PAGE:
To migrate a table into the temporal table, a temporal table option can be set on an existing table. To create a new temporal table, you just need to set the temporal table option to ON (for example, SYSTEM_VERSIONING = ON). When the temporal table option is enabled, SQL Server 2016 generates the “historical” table automatically, and internally maintains both parent and historical tables, one for storing the actual data and the other for the historical data. The temporal table’s SYSTEM_TIME period columns (for example SysStartTime and SysEndTime) enables the mechanism to query data for a different time slice more efficiently. The updated or deleted data moves into the “historical” table, whilst the “parent” table keeps the latest row version for updated records.

What is the catch?

The most important considerations, restrictions and limitations of Temporal Tables are:

  • In order to relate records between the Temporal Table and the history table, you must have a primary key in the Temporal Table. However, the history table cannot have a primary key.
  • The datetime2 datatype must be set for the SYSTEM_TIME period columns (for example SysStartTime and SysEndTime).
  • When you create a history table, you must always specify both the schema and table name of the temporal table in the history table.
  • The PAGE compression is the default setting for the history table.
  • The Temporal Tables support blob data types, (nvarchar(max), varchar(max), varbinary(max), ntext, text, and image), that could affect the storage costs and have performance issues.
  • Both temporal and history tables must be created in the same database. You cannot use a Linked Server to provide the Temporal Tables.
  • You cannot use constraints, primary key, foreign keys or column constraints for the history tables.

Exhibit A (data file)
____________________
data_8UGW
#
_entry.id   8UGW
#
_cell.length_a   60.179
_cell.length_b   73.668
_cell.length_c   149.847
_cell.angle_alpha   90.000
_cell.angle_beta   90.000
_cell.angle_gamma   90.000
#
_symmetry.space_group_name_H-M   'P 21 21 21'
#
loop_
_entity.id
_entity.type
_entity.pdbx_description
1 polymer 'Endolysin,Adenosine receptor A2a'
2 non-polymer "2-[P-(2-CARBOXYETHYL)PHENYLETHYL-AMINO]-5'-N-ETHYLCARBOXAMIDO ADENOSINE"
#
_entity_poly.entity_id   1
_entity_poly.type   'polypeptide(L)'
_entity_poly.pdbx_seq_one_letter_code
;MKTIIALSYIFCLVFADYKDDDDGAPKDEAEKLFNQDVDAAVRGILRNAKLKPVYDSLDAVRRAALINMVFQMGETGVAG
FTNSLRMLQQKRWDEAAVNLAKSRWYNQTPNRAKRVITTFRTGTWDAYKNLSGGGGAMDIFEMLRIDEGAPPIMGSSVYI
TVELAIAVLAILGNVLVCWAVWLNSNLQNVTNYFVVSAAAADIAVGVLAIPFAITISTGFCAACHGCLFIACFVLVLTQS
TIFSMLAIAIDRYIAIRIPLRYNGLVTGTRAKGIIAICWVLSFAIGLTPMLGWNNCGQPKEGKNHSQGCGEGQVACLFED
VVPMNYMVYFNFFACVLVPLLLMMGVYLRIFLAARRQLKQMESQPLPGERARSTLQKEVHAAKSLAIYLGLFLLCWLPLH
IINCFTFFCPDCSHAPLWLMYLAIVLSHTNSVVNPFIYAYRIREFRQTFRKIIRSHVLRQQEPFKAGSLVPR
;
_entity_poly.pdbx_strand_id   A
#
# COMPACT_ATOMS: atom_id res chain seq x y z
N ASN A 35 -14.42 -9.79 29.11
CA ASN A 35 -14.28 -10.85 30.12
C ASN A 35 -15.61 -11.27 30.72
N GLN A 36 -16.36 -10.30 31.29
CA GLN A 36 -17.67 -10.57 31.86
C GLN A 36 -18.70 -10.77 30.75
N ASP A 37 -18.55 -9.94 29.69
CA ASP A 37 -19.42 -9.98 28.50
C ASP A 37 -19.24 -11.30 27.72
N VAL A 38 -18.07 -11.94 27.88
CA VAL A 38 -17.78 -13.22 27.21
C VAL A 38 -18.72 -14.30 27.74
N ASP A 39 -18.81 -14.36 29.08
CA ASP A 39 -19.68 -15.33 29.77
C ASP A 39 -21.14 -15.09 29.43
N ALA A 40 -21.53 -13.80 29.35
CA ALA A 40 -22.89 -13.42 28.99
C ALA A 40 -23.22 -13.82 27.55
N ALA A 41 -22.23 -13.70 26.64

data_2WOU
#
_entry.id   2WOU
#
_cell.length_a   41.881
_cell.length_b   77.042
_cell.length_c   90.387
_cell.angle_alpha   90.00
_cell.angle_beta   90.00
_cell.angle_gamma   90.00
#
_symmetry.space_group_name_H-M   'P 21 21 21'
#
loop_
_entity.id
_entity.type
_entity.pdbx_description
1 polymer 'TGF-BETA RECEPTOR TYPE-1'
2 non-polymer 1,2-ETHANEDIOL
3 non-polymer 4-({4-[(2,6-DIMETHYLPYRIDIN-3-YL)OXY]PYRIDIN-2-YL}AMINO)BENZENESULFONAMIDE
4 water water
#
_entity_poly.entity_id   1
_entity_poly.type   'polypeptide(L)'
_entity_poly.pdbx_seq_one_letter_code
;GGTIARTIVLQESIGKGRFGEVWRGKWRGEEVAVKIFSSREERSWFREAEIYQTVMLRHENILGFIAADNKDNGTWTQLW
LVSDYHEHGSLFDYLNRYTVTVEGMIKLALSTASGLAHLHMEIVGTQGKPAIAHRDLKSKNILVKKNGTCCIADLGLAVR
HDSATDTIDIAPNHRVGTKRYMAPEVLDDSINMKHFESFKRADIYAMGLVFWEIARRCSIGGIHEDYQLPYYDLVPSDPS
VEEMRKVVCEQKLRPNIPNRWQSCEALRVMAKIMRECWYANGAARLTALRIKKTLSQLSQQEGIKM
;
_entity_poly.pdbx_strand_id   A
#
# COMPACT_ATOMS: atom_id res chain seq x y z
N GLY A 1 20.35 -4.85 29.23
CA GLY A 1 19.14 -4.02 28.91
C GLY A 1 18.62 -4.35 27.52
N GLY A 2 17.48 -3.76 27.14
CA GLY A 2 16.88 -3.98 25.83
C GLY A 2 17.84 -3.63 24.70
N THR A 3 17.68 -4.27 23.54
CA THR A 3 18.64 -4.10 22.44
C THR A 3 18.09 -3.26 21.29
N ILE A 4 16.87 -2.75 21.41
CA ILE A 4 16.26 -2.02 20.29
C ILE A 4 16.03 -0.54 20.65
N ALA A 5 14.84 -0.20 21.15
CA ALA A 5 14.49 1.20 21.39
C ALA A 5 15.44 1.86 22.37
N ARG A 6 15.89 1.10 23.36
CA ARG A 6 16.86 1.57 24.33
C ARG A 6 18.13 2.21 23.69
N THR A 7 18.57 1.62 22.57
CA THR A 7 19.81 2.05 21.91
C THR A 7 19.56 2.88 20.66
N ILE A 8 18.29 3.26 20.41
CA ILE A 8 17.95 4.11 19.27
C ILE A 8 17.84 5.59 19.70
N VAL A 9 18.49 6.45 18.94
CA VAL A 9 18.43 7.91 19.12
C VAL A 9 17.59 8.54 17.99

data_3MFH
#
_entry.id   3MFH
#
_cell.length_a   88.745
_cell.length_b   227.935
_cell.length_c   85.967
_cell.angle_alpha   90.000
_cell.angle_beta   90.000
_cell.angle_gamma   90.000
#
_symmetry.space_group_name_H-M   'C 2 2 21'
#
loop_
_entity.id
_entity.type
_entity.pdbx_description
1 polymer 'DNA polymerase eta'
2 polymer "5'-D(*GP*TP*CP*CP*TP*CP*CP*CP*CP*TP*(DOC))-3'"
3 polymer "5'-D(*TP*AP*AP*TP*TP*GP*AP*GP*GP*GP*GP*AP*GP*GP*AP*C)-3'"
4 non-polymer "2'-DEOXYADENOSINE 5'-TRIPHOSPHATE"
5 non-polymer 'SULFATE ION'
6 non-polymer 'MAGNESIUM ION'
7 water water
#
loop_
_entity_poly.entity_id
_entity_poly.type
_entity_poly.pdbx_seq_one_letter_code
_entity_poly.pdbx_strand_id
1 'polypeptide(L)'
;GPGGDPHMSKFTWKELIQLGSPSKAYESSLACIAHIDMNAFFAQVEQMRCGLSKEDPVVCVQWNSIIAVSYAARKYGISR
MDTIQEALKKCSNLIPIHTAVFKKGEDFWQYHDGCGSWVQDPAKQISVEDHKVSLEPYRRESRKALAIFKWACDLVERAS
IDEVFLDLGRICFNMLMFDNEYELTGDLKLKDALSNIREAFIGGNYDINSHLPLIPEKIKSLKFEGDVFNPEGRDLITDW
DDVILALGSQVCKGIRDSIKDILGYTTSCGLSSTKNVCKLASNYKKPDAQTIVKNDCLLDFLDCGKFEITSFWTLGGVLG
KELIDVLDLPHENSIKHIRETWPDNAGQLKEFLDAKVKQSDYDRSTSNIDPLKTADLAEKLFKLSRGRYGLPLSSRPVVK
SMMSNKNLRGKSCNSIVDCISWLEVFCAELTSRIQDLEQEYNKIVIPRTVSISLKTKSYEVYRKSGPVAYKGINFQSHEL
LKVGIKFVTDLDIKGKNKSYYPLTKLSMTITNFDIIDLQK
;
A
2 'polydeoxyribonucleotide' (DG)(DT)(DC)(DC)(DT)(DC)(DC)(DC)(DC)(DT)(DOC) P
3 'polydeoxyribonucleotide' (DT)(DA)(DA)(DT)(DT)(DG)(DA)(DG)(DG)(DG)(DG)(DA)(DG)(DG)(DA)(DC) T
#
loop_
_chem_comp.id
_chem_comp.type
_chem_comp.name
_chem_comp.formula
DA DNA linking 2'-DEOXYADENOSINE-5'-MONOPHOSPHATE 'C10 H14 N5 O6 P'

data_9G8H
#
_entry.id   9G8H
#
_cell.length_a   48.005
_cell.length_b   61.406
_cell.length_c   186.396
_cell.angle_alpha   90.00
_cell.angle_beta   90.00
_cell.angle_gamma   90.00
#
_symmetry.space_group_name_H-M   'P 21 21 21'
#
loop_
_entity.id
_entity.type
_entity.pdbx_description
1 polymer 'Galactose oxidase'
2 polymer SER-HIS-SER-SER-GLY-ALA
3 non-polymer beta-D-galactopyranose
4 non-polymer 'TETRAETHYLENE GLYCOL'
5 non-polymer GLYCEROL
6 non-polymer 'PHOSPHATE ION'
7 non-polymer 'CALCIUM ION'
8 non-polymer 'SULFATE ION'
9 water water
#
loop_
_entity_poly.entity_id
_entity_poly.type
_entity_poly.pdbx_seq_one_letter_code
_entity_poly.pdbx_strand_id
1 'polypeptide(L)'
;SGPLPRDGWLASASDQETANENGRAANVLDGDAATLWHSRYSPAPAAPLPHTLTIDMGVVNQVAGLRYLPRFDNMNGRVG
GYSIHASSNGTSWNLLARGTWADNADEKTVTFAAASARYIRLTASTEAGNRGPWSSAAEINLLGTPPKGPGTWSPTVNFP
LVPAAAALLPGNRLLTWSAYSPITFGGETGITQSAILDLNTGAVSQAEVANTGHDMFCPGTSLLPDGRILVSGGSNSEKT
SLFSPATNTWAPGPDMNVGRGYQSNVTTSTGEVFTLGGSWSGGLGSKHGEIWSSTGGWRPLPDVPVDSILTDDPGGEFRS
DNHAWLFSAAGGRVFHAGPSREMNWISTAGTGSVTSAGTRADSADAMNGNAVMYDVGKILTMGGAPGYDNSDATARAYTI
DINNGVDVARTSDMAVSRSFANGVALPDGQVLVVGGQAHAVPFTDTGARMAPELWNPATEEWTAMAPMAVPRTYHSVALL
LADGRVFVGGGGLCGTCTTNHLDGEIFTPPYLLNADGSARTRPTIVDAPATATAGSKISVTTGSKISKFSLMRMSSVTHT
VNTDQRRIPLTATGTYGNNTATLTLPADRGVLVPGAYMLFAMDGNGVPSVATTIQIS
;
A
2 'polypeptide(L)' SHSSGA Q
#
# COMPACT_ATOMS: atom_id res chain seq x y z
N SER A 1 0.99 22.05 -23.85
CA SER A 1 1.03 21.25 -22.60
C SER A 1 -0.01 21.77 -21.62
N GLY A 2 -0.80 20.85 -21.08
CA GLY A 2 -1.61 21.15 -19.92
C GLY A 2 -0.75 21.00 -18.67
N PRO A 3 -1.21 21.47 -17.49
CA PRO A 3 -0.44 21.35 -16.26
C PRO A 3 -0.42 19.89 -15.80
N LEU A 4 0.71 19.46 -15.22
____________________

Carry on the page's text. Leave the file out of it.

• You cannot reference Temporal Tables in indexed views that have queries that use the FOR SYSTEM_TIME clause
  • The SYSTEM_TIME period columns cannot be directly referenced in INSERT and UPDATE statements.
  • You cannot use TRUNCATE TABLE while SYSTEM_VERSIONING is ON.
  • You are not allowed to directly modify the data in a history table.

Please reference to Books Online for complete considerations and limitations list:

Creating a Temporal Table

I have shown how to create temporal and history tables in one DDL script in Listing 1. As I mentioned earlier, the columns SysStartTime and SysEndTime with data type datetime2 for both column is required for a temporal table. The column SysStartTime has to be GENERATED ALWAYS AS ROW START NOT NULL specification, and SysEndTime has to be GENERATED ALWAYS AS ROW END NOT NULL. You’re not obliged to provide a default for those columns, but I would recommend it. Both SysStartTime and SysEndTime columns have to be specified in the PERIOD FOR SYSTEM_TIME column (as MSDN defined PERIOD, in other publications PERIOD calls clause).

Note: The system-versioned columns do not necessarily have to be named as SysStartTime and SysEndTime, but the column names should be selected to reflect the function of time-capturing. The options GENERATED ALWAYS AS ROW START/END and PERIOD FOR SYSTEM_TIME (nameFrom, nameTo) enables the temporal table feature.

Listing 1: Creating the temporal and history tables

After the temporal table is created, the underlined history table is created automatically, (Figure 1) as well as a CLUSTERED INDEX with both SysStartTime and SysEndTime (or the name that has been chosen to define system-versioning) column will be created for history table, Listing 2.